• Otherwise use the same principles as with arthritis
  • Walking on soft surfaces has been described as a useful exercise for reconditioning toes, but there is no evidence to support this

References[edit | edit source]

  1. Canapp SO, Dycus D, Kirkby Shaw K. Disorders of the Canine Thoracic Limb. In: Zink C, Van Dyke JB, editors. Canine Sports Medicine and Rehabilitation, Second Edition. Hoboken: John Wiley & Sons, Inc, 2018. p294-332.
  2. 2.0 2.1 2.2 2.3 2.4 2.5 2.6 Marcellin-Little DJ, Levine D, Canapp SO. The Canine Shoulder: Selected Disorders and Their Management with Physical Therapy. Clinical Techniques in Small Animal Practice. 2007;22(4):171-82.
  3. Maddox TW, May C, Keeley BJ, McConnell JF. Comparison between shoulder computed tomography and clinical findings in 89 dogs presented for thoracic limb lameness. Vet Radiol Ultrasound. 2013;54(4):358-64.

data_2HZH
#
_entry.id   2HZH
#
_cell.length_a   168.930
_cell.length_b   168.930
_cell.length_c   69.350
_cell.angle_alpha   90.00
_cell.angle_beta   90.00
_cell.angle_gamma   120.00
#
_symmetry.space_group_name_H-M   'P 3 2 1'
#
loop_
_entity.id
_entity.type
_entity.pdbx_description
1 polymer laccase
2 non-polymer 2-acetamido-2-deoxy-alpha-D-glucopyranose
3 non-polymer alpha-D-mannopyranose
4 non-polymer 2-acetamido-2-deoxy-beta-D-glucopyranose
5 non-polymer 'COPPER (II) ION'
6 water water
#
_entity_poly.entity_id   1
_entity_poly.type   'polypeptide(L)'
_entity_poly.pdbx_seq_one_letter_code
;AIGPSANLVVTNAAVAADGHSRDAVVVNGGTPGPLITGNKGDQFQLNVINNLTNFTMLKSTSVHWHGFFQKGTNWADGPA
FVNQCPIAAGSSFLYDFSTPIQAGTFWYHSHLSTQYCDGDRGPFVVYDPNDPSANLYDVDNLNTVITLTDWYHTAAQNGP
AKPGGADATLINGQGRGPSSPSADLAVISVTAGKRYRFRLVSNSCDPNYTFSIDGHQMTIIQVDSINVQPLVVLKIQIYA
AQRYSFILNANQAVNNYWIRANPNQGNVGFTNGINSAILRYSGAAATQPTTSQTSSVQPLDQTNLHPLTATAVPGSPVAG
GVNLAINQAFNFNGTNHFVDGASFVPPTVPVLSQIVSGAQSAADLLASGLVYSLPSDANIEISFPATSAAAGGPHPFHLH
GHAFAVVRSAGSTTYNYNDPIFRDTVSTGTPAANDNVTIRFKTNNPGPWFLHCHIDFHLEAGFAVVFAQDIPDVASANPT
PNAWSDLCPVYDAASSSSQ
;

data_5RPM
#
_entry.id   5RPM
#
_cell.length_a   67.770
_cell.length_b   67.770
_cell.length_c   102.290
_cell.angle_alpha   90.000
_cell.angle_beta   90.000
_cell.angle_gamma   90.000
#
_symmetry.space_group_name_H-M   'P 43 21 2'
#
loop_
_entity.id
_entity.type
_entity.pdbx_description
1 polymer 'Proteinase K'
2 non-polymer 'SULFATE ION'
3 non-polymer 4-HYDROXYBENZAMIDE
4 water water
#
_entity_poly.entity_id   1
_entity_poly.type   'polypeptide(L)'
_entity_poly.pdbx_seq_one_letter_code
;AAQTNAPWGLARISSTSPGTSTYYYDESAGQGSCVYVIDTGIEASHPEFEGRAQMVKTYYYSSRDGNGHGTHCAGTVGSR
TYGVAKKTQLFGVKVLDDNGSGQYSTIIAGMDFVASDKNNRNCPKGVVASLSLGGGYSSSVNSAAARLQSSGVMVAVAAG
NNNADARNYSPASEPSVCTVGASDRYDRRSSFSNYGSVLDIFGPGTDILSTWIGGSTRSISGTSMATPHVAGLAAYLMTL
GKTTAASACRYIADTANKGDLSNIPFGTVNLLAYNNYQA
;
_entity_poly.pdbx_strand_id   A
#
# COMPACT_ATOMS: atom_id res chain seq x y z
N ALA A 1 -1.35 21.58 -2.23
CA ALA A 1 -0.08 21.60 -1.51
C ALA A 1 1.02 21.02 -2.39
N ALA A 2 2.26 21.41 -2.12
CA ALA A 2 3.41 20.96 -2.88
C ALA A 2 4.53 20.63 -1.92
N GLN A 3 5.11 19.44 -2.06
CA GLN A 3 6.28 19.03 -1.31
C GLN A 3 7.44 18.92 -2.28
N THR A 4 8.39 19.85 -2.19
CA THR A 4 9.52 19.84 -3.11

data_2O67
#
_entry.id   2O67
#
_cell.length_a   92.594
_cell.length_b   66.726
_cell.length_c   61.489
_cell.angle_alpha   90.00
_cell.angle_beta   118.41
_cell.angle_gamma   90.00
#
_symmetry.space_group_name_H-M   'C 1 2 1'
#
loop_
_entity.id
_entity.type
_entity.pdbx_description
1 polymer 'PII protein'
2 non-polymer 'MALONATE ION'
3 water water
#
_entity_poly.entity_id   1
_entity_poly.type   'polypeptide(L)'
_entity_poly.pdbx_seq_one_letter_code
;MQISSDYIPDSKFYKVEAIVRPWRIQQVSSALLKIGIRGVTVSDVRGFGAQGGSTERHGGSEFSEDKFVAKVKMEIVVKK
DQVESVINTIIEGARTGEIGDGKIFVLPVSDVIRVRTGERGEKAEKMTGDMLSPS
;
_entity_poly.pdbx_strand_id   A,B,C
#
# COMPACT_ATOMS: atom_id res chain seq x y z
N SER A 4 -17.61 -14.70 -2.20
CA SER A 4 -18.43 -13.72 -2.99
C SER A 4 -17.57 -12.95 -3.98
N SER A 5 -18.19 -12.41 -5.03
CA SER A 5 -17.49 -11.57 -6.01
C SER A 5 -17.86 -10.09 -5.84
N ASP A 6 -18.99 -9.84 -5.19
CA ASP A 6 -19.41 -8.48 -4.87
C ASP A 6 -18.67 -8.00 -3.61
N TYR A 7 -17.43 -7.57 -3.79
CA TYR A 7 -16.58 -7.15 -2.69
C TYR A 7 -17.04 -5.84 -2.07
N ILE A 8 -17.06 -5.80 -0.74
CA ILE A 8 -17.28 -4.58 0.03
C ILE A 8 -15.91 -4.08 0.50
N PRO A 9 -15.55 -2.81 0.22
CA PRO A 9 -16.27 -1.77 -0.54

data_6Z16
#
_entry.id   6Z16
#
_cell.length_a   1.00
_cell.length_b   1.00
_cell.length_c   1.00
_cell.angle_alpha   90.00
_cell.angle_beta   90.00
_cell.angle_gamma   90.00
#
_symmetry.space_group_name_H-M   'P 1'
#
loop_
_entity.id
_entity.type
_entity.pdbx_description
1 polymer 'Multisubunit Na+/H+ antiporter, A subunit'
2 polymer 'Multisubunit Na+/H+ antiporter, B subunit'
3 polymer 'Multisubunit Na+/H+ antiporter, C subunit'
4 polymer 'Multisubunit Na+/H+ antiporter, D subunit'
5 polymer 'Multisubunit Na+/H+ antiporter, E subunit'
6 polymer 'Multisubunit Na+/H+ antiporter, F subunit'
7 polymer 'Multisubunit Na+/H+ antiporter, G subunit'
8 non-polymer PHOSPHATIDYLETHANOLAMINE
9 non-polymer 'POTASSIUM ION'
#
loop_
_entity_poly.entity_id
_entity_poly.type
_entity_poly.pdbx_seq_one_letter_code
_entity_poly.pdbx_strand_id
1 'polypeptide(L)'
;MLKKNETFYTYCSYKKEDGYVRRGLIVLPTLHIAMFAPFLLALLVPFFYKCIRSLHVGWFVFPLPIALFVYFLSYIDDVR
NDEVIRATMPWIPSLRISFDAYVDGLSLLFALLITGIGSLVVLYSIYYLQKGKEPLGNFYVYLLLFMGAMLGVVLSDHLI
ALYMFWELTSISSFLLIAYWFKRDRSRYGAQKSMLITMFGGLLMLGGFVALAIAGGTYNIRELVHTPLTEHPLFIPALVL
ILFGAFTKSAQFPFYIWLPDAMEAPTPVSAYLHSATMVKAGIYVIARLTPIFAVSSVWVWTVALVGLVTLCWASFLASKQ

4. 4.00 4.01 4.02 4.03 4.04 4.05 4.06 4.07 4.08 4.09 4.10 4.11 4.12 4.13 4.14 4.15 4.16 4.17 4.18 4.19 4.20 4.21 4.22 4.23 4.24 4.25 4.26 4.27 4.28 4.29 4.30 4.31 4.32 4.33 4.34 4.35 4.36 4.37 4.38 4.39 4.40 4.41 4.42 4.43 4.44 4.45 4.46 4.47 4.48 4.49 4.50 4.51 4.52 4.53 4.54 4.55 4.56 4.57 Van der Walt A. Managing Disorders of the Canine Front Limb Course. Physioplus, 2021.
  5. 5.0 5.1 Biezyński J, Skrzypczak P, Piatek A, Kościółek N, Drozdzyńska M. Assessment of treatment of Osteochondrosis dissecans (OCD) of shoulder joint in dogs--the results of two years of experience. Pol J Vet Sci. 2012;15(2):285-90.
  6. Ytrehus B, Carlson CS, Ekman S. Etiology and pathogenesis of osteochondrosis. Vet Pathol. 2007;44(4):429-48.
  7. Morris A, Anderson A. Osteochondrosis dissecans of the canine shoulder. Companion Animal. 2013;18(6):264-9.